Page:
• Noun: the chance to speak; example: "let him have his say"
• Verb: express in words; examples: "He said that he wanted to marry her", "tell me what is bothering you", "state your opinion", "state your name"
• Verb: report or maintain; examples: "He alleged that he was the victim of a crime", "He said it was too late to intervene in the war", "The registrar says that I owe the school money"
• Verb: express a supposition; examples: "Let us say that he did not tell the truth", "Let's say you had a lot of money--what would you do?"
• Verb: have or contain a certain wording or form; examples: "The passage reads as follows", "What does the law say?"
• Verb: state as one's opinion or judgement; declare; example: "I say let's forget this whole business"
• Verb: utter aloud; example: "She said `Hello' to everyone in the office"
• Verb: give instructions to or direct somebody to do something with authority; examples: "I said to him to go home", "She ordered him to do the shopping", "The mother told the child to get dressed"
• Verb: speak, pronounce, or utter in a certain way; examples: "She pronounces French words in a funny way", "I cannot say `zip wire'", "Can the child sound out this complicated word?"
• Verb: recite or repeat a fixed text; examples: "Say grace", "She said her `Hail Mary'"
• Verb: communicate or express nonverbally; examples: "What does this painting say?", "Did his face say anything about how he felt?"
• Verb: indicate; example: "The clock says noon"
If you travel to the States... they have a lot of different words than like what we use. For instance: they say 'elevator', we say 'lift'; they say 'drapes', we say 'curtains'; they say 'president', we say 'seriously deranged git.'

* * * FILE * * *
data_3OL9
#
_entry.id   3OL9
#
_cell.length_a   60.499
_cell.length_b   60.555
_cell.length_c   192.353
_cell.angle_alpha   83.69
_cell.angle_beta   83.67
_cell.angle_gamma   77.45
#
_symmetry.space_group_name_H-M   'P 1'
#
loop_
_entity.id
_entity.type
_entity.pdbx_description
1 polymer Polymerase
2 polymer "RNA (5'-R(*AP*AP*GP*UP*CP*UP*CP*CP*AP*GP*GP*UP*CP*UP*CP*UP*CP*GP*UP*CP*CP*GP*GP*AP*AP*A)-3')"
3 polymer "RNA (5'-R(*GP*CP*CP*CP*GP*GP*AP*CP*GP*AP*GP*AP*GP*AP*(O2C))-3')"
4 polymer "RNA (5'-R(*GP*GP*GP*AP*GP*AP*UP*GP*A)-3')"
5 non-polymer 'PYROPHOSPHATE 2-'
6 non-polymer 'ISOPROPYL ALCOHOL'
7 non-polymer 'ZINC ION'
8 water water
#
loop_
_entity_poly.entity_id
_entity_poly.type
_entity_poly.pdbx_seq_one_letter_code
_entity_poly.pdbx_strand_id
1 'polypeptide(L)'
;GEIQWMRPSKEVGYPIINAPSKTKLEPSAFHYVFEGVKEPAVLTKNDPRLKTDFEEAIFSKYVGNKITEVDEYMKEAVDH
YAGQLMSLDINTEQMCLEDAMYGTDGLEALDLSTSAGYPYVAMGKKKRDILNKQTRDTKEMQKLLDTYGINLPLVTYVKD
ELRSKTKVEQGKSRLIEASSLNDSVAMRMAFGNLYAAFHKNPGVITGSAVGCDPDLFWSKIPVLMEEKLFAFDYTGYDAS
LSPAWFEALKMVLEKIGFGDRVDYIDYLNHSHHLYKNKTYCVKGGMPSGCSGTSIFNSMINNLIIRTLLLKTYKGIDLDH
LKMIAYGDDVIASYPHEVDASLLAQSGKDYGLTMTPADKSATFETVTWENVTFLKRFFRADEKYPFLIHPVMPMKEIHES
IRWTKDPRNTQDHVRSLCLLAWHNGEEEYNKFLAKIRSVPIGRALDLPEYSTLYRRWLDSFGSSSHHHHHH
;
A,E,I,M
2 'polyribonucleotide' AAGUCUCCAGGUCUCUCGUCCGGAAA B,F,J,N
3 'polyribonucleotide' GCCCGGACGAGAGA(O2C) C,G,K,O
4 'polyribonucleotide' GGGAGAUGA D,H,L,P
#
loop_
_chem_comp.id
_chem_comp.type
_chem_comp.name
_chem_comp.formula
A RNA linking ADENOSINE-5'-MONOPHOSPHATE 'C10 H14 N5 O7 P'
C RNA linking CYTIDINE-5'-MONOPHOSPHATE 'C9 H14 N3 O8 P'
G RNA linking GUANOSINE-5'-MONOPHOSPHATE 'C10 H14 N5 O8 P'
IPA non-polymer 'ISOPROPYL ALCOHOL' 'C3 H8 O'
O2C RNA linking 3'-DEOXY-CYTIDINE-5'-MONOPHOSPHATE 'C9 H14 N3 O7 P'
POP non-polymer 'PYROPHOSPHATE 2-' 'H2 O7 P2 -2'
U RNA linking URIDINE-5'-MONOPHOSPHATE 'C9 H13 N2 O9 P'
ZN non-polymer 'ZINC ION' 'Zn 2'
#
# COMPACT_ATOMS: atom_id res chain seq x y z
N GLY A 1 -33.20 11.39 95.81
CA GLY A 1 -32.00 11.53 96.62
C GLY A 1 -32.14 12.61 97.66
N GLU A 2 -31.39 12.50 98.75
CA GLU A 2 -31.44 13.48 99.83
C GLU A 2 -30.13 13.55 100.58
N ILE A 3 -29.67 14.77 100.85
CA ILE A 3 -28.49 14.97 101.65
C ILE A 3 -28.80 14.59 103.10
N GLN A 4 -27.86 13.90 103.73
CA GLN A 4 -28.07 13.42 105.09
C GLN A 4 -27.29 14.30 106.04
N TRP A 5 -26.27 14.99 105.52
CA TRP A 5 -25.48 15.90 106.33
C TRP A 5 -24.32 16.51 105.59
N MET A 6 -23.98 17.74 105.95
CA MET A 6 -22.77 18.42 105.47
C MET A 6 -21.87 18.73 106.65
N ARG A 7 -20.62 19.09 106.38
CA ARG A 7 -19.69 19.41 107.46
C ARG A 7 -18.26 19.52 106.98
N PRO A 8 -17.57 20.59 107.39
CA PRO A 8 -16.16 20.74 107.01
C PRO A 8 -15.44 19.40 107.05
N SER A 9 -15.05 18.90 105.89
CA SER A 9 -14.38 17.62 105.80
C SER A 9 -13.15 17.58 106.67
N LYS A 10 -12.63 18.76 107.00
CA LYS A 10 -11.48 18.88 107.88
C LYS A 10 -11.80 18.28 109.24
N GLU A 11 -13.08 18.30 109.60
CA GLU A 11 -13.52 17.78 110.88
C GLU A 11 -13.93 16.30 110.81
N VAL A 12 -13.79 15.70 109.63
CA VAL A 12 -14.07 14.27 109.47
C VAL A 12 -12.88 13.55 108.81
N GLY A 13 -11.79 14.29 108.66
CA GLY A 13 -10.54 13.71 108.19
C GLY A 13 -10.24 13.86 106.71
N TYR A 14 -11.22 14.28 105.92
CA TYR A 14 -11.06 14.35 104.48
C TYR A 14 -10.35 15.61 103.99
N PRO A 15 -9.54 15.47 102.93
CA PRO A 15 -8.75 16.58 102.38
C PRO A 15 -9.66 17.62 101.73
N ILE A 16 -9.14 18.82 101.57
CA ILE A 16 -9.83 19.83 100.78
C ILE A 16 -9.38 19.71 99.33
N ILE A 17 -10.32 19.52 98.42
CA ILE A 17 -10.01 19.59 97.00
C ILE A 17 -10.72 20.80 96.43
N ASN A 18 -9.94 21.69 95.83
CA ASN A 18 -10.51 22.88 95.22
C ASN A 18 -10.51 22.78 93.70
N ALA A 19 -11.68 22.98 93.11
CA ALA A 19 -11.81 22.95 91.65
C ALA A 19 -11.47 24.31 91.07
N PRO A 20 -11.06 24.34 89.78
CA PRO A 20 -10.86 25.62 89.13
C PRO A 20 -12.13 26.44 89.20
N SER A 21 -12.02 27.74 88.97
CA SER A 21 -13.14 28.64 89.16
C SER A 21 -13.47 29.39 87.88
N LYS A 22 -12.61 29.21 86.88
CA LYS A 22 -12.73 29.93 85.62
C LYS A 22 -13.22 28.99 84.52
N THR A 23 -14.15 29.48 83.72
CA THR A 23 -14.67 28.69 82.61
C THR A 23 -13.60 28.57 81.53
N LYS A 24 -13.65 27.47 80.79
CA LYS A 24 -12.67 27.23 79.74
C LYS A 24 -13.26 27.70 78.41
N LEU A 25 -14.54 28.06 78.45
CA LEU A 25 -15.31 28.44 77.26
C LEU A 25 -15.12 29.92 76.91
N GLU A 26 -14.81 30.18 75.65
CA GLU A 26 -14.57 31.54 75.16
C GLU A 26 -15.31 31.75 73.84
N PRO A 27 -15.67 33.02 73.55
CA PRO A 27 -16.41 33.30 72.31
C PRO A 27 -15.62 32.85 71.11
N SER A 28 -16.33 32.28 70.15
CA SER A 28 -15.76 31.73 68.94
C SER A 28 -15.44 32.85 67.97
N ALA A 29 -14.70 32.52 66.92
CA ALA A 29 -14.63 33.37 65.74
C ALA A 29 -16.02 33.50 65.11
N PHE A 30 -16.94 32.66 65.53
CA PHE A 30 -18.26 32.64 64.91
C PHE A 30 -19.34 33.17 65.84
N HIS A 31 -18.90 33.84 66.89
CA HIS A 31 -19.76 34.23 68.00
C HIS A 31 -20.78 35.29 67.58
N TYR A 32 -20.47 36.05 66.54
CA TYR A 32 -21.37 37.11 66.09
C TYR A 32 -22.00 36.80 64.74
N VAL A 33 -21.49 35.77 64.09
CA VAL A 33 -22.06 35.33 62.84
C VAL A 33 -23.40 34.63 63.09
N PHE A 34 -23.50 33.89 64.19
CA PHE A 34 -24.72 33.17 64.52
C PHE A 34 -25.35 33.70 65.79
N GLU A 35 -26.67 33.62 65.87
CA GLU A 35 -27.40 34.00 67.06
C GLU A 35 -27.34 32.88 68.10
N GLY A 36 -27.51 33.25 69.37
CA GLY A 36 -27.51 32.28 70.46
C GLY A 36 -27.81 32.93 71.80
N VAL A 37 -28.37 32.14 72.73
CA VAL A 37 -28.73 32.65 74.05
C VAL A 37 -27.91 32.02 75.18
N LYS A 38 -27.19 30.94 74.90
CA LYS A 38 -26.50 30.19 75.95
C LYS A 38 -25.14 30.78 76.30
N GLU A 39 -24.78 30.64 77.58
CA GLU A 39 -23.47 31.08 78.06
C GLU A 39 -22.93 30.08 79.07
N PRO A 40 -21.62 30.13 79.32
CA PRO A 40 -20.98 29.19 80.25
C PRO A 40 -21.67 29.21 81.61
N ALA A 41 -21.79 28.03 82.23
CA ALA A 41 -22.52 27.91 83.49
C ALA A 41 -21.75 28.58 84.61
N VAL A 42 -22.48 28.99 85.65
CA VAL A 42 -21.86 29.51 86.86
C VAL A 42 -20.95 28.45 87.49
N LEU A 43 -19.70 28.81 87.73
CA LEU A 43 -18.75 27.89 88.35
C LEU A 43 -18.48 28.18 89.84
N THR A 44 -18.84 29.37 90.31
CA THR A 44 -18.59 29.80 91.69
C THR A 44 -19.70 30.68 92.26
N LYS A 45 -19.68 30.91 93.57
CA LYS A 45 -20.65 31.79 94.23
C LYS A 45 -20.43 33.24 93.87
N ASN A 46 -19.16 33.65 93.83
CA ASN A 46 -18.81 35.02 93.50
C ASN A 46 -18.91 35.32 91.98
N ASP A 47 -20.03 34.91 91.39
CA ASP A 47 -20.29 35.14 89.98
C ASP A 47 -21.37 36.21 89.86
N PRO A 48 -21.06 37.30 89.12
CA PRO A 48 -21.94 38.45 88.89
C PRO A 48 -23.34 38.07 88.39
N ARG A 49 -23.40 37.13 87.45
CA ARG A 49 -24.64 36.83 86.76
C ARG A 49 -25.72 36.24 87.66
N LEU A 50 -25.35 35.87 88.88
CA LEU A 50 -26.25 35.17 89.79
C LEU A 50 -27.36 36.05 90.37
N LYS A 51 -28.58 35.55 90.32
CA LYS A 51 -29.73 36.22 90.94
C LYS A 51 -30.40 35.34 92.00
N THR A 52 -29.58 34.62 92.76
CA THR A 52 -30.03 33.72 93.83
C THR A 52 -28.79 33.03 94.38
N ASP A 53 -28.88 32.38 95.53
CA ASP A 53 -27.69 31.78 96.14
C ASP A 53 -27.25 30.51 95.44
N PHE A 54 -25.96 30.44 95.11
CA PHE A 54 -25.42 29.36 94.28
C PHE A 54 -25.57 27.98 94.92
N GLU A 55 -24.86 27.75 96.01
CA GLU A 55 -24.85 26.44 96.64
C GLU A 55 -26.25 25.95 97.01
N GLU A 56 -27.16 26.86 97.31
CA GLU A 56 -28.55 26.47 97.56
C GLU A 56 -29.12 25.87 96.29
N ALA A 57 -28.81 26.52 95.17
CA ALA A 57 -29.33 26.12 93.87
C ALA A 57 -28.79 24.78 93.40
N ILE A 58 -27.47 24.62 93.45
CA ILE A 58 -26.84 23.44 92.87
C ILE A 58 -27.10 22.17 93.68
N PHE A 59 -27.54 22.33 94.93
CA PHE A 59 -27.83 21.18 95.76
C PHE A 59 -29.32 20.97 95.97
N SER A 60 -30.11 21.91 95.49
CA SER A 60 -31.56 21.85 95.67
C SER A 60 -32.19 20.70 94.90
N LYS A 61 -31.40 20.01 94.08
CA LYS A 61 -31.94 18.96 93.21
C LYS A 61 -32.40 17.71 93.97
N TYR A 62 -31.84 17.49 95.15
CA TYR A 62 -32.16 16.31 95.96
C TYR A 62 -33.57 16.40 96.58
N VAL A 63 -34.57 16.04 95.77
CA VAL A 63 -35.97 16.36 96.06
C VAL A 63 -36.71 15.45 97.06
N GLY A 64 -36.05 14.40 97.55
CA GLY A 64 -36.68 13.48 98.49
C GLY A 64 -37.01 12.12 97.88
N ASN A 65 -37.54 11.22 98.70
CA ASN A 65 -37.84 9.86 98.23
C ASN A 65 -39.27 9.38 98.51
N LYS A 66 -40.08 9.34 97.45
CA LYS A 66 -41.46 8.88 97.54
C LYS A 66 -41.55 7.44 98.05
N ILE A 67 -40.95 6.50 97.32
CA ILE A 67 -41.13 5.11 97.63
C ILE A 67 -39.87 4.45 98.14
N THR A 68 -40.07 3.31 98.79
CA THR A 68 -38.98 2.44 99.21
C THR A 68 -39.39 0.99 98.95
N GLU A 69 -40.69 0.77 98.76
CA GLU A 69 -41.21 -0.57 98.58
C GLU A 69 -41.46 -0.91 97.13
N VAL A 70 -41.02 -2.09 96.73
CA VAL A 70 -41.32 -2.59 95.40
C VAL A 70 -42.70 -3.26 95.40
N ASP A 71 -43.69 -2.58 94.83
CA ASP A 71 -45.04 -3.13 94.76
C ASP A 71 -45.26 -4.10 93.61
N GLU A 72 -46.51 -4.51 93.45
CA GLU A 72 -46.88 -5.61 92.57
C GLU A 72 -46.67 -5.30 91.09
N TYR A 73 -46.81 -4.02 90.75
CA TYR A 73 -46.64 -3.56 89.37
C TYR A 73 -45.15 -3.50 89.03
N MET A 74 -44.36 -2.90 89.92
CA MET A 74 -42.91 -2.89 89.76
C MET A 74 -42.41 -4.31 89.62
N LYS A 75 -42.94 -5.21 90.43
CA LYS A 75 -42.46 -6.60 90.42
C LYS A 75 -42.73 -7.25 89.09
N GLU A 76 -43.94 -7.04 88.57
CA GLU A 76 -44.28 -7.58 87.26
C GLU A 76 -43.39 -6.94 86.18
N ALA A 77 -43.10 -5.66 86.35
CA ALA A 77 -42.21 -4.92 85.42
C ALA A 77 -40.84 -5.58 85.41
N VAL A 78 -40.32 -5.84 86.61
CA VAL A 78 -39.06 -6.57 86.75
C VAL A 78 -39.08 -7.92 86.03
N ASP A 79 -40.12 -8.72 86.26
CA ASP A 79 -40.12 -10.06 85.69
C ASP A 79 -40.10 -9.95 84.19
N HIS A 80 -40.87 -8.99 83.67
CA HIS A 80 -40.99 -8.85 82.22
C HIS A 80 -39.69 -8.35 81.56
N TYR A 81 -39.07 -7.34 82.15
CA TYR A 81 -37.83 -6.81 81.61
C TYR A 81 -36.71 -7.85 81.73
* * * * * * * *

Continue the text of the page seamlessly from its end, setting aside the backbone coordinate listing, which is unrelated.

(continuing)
Look, I'm not a perfect person. I have my warts. I sometimes say things that get me in trouble. I wear suits that are cheap. But I say what I think and I believe what I say, and I'm willing to say things that are not popular but ordinary people know are right.
Every label thinks, when they sign someone, 'This is the perfect pedigree to sign. They're cute, they can sing, they can dance, et cetera.' And they say to the public, 'Here, this is what you're gonna like.' But you might say, 'No, I don't like that!' You'll probably say 'no' many more times than you'll say 'yes!'
I think I'm drawn to more villain-type characters, because it's so cool to get to say all the things you want to say. In Hollywood, you get to this position where you have to bite your tongue so much. You take all your experiences of not being able to say what you really want to say, and channel that through your character.
You're not going to say anything about me that I'm not going to say about myself. There's so many things that I think about myself; if someone really wanted to get at me, they could say this and this and this. So I'm going to say it before they can. It's the best policy for me.
You can't wake up one day and say 'I'm for gay marriage,' and wake up the next day and say 'I'm against it.' Wake up one day and say, 'I'm pro-choice,' and the next day wake up and say, 'I'm pro-life.' There's no credibility there.
I wasn't aware of my dad being an actor when I was young. I remember there was an Australian children's entertainer on television called Ralph Harris and when I'd say my father was an actor, kids would say, you know, 'oh, is he Ralph Harris?' And I had to say no and then they would lose interest.
Comics are too big. You can't say any kind or genre of comics is better than another. You can say so subjectively. But to say it like it's objective is wrong. It's wrong morally, because it cuts out stuff that's good.